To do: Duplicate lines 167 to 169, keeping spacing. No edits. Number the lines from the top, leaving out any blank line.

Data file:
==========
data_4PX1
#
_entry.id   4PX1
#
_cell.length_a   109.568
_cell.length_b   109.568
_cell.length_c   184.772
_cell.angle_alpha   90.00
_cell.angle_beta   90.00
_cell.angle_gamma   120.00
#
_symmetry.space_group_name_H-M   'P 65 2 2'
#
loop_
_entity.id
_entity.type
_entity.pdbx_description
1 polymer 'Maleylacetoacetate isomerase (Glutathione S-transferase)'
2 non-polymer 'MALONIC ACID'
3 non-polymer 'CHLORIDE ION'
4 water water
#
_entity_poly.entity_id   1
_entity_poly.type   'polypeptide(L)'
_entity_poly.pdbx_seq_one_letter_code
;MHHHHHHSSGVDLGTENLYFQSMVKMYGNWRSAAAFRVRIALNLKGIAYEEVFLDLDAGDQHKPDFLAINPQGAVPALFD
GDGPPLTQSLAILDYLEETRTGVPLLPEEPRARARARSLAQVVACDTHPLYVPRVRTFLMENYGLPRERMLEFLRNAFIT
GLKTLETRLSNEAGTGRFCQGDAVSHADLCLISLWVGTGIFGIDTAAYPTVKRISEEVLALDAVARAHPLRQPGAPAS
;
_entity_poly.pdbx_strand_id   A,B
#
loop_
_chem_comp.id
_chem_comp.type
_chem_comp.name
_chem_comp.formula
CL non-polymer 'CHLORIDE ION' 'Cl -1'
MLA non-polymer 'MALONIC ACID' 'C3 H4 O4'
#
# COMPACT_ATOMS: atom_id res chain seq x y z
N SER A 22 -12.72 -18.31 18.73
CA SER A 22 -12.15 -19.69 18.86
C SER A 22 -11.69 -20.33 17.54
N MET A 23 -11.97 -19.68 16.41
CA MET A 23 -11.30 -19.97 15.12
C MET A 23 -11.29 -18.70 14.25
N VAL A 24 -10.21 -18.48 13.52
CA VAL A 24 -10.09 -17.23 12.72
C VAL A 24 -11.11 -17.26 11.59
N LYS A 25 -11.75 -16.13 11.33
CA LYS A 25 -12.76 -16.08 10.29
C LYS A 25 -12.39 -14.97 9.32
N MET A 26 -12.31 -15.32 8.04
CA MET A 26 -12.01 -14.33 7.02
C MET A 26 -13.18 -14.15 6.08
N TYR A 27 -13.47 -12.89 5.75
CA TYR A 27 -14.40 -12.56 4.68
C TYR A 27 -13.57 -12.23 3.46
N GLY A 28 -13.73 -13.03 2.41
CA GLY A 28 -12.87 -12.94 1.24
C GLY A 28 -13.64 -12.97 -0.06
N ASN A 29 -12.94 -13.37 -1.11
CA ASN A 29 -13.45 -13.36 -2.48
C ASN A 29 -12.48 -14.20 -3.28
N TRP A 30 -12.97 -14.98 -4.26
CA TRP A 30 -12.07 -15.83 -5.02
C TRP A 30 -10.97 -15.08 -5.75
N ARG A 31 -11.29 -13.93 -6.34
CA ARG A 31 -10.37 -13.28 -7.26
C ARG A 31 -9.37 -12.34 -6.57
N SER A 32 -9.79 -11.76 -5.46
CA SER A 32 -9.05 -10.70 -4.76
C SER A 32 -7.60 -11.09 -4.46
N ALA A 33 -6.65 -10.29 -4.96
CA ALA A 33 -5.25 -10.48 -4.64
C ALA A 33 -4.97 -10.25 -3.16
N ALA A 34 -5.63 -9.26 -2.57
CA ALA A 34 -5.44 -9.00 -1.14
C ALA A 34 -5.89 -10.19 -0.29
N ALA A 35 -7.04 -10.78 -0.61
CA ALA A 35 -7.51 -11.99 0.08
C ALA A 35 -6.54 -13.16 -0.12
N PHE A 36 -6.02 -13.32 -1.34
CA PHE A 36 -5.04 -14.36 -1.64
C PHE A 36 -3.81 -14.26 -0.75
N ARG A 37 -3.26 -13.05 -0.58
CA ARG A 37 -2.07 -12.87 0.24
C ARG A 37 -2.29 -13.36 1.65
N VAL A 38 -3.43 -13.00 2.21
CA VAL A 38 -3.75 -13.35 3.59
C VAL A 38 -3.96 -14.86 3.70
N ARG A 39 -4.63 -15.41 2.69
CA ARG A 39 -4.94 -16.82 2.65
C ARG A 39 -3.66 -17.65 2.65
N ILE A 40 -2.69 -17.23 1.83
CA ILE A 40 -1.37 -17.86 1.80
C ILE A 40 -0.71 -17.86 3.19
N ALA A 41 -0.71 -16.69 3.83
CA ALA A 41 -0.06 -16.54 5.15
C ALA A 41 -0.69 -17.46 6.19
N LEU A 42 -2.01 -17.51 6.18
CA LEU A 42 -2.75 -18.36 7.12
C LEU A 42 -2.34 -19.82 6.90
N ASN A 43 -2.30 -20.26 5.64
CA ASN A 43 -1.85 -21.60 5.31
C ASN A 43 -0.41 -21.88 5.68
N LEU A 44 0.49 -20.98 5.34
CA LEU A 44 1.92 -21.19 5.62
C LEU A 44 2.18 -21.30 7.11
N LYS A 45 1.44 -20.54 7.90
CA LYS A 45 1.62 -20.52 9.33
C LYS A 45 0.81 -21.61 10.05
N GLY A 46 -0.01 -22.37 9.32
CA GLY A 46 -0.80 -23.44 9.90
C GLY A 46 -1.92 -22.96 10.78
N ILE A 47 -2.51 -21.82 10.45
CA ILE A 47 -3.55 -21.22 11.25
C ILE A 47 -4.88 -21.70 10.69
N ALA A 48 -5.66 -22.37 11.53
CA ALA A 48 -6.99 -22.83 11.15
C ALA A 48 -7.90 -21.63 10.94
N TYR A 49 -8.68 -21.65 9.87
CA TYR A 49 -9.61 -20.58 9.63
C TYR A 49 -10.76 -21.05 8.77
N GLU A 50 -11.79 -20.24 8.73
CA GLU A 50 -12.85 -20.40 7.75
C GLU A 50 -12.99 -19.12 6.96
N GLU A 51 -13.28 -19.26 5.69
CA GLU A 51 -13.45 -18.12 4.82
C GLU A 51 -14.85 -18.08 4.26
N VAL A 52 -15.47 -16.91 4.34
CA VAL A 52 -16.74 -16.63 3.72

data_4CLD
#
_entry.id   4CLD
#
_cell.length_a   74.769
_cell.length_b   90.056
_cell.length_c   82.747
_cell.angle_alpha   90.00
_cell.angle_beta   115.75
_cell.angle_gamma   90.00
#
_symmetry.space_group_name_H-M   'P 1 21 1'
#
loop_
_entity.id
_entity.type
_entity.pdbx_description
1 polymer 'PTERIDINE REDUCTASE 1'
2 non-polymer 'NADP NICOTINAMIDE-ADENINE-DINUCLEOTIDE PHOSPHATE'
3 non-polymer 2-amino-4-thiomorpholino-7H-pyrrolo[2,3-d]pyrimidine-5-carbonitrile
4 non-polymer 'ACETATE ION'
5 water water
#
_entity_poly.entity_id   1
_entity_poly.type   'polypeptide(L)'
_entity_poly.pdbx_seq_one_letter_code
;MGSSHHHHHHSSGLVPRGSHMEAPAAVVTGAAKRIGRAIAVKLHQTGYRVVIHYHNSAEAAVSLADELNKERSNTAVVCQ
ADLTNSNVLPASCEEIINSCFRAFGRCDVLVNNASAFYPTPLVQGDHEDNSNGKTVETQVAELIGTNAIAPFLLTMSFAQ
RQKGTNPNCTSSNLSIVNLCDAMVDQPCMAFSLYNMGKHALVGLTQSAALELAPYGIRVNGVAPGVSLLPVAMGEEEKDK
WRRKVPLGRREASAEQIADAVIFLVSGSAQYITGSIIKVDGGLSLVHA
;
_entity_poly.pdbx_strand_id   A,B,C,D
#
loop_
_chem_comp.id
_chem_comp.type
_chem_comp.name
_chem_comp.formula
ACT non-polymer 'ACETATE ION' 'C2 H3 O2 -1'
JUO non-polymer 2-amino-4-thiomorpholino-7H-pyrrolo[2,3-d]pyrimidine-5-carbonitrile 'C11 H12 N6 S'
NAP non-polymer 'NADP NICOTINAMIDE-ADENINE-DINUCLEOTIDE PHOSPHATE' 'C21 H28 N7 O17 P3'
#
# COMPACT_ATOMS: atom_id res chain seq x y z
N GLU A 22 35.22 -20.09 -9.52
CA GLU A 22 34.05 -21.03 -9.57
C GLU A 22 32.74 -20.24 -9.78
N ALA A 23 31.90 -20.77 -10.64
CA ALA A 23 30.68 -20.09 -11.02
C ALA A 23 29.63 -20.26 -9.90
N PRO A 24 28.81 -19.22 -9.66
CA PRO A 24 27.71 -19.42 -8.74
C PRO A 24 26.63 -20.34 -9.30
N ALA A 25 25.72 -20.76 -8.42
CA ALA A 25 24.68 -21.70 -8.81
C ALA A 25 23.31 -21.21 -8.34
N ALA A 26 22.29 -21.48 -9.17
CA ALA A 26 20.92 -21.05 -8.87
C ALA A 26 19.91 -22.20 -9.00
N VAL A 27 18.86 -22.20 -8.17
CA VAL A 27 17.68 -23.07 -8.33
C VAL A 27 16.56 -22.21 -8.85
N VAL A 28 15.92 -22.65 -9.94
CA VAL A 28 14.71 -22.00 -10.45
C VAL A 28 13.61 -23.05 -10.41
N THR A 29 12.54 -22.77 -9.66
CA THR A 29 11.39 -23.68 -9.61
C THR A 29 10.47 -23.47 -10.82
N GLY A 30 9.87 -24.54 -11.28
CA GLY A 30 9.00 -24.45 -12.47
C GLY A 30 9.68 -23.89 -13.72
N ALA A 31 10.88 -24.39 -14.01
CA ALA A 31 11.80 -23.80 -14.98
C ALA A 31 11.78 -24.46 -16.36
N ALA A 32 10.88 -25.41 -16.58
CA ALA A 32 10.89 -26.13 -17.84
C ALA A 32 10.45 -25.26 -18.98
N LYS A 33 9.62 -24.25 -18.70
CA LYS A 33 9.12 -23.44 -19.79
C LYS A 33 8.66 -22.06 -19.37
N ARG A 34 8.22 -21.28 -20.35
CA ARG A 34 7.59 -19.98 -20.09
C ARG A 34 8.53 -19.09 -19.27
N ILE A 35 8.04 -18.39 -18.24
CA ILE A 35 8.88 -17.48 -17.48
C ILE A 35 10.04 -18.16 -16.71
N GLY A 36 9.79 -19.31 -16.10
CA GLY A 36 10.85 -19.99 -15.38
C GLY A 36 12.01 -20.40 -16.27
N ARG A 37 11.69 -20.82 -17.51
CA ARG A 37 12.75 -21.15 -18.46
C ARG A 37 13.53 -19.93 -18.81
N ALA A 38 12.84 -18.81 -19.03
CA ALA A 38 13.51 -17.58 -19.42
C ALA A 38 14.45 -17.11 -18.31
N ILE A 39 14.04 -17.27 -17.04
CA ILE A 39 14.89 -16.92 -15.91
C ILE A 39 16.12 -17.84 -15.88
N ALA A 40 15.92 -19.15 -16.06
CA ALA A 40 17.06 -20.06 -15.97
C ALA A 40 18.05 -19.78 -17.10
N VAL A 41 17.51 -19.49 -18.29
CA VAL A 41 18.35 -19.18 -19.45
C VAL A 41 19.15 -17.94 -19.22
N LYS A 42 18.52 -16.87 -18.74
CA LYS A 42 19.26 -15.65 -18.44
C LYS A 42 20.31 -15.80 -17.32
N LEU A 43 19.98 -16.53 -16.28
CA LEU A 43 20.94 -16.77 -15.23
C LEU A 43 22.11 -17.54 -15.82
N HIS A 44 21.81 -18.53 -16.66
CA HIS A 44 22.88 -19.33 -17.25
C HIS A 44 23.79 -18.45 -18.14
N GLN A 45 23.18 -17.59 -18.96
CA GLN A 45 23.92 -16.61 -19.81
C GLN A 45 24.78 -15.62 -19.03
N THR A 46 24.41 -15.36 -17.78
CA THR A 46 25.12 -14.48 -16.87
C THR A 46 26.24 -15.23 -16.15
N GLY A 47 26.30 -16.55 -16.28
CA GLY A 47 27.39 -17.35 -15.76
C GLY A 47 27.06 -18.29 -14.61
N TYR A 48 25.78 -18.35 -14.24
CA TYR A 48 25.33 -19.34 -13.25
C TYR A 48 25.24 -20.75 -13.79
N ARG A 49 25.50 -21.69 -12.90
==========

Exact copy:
_chem_comp.id
_chem_comp.type
_chem_comp.name